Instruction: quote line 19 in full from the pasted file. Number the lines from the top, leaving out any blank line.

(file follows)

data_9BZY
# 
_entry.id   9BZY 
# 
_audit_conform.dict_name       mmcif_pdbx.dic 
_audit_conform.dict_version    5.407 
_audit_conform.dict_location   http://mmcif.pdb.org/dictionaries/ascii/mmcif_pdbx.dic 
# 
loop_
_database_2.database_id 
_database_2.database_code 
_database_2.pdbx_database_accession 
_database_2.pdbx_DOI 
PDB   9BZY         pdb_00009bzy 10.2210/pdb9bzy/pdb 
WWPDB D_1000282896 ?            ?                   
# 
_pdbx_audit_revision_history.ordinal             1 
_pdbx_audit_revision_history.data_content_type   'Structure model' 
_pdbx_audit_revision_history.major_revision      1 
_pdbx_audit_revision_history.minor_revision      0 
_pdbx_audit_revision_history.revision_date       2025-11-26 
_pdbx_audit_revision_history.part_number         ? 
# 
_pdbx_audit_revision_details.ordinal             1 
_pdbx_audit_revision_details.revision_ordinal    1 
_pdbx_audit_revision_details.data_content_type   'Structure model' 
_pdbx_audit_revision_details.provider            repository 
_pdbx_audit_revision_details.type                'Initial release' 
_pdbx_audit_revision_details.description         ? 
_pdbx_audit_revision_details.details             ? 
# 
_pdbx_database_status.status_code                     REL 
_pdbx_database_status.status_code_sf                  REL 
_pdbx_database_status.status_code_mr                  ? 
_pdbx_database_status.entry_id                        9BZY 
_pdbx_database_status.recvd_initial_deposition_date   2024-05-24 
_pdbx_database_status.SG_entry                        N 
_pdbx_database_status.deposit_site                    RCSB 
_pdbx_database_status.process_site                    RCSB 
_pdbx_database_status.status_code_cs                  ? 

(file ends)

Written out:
_pdbx_audit_revision_history.major_revision      1 